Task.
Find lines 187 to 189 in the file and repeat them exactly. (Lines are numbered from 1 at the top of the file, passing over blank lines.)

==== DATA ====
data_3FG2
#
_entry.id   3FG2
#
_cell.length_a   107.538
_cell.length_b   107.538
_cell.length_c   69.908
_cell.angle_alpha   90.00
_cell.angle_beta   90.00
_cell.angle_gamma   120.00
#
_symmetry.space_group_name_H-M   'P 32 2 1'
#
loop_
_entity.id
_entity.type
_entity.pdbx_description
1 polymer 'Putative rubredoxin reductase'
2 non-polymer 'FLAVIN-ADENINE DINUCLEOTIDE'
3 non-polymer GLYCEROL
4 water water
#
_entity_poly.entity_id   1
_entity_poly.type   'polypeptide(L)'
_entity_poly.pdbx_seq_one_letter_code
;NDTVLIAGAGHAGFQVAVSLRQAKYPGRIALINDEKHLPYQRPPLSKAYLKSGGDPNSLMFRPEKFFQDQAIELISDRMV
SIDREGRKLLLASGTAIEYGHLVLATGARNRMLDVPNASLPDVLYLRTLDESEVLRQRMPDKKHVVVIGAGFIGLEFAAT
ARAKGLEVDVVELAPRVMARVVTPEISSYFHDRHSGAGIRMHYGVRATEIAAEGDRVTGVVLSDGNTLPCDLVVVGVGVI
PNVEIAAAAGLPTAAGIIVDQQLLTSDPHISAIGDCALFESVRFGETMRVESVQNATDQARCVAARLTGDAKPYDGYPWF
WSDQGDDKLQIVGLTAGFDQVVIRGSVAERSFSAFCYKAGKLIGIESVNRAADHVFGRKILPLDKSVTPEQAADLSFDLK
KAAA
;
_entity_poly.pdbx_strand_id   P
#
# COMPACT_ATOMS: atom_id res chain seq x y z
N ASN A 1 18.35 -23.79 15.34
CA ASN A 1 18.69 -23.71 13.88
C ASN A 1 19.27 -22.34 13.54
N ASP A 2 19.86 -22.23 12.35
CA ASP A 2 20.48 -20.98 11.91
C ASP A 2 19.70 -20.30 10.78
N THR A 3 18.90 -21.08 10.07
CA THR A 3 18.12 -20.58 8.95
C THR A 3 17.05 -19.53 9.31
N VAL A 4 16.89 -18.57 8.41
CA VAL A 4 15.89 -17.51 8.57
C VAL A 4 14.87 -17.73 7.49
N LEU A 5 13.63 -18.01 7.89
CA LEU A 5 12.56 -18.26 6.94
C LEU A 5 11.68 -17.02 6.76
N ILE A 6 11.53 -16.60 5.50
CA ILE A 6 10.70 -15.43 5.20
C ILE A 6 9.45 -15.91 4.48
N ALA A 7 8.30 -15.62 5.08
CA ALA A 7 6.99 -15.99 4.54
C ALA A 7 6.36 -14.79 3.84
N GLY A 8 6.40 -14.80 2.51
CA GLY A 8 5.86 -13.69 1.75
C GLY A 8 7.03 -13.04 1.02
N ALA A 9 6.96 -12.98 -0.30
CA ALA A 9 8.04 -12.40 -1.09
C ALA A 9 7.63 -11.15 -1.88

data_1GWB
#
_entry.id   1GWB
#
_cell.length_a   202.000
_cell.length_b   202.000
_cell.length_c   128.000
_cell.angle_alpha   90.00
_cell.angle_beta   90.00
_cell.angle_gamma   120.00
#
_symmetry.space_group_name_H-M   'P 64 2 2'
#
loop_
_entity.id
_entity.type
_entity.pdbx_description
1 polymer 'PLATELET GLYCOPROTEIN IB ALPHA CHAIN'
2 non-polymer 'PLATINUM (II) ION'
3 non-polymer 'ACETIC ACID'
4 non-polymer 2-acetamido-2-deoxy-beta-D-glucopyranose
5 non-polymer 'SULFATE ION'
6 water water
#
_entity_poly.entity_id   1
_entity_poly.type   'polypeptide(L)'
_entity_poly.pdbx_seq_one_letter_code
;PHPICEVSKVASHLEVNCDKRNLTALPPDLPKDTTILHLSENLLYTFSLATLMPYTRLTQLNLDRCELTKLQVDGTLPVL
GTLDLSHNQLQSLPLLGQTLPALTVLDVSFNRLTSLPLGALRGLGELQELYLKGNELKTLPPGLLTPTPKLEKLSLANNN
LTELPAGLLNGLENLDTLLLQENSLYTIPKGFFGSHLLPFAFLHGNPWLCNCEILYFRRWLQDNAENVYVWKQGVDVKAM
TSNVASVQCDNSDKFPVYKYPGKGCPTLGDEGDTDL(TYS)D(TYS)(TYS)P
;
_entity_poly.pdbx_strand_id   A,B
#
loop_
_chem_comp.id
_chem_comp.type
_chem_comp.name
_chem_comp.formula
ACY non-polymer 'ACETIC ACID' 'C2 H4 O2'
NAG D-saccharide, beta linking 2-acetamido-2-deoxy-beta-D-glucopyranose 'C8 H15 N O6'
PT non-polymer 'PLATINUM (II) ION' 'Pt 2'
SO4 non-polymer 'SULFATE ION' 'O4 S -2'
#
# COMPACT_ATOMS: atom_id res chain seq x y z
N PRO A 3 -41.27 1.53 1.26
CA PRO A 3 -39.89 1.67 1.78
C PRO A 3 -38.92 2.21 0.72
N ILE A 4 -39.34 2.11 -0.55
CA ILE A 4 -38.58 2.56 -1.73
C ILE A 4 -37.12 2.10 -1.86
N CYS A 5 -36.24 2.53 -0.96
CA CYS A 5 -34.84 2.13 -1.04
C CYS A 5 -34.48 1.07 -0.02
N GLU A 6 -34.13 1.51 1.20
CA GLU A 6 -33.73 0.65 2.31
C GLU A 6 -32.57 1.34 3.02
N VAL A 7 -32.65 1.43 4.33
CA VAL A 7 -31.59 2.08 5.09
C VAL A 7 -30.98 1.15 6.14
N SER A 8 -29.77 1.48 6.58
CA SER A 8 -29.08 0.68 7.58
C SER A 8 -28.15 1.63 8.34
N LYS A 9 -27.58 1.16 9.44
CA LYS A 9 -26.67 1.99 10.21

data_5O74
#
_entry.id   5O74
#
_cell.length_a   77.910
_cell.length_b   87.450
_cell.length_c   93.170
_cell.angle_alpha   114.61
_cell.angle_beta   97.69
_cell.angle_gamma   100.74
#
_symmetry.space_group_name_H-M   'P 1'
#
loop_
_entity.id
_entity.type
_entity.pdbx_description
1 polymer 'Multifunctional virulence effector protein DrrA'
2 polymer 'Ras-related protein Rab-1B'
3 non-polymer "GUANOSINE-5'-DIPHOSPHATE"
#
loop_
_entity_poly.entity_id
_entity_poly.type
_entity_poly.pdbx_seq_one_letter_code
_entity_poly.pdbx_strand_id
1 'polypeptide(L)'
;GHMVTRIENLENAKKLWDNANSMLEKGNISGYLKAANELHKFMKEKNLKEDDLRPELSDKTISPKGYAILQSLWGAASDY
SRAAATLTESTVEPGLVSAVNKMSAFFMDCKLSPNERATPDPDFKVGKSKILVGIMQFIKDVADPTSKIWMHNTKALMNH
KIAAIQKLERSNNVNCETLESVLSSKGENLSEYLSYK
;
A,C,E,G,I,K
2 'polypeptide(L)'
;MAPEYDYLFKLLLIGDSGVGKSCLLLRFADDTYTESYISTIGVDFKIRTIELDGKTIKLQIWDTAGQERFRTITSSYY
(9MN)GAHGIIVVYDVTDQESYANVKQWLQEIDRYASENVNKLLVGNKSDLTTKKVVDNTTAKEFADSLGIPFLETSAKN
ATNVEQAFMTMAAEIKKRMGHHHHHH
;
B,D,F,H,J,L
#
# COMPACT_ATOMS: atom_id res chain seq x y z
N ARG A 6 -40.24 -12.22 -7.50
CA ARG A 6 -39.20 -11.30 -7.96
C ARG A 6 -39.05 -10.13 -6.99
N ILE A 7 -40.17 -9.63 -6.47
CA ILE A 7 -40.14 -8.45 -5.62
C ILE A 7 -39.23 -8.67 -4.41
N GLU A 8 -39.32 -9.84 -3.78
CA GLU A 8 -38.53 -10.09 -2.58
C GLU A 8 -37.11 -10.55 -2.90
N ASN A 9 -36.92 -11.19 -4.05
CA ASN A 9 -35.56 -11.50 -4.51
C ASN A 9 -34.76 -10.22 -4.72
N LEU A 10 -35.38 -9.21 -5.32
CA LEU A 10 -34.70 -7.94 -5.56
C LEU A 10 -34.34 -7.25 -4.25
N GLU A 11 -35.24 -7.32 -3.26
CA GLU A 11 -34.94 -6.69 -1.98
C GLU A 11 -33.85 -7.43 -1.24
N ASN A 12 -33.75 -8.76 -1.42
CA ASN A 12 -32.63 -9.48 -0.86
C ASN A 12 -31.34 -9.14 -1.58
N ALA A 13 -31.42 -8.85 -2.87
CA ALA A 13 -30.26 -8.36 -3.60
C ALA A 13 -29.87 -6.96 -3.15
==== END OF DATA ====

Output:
CA ASN A 12 -32.63 -9.48 -0.86
C ASN A 12 -31.34 -9.14 -1.58
N ALA A 13 -31.42 -8.85 -2.87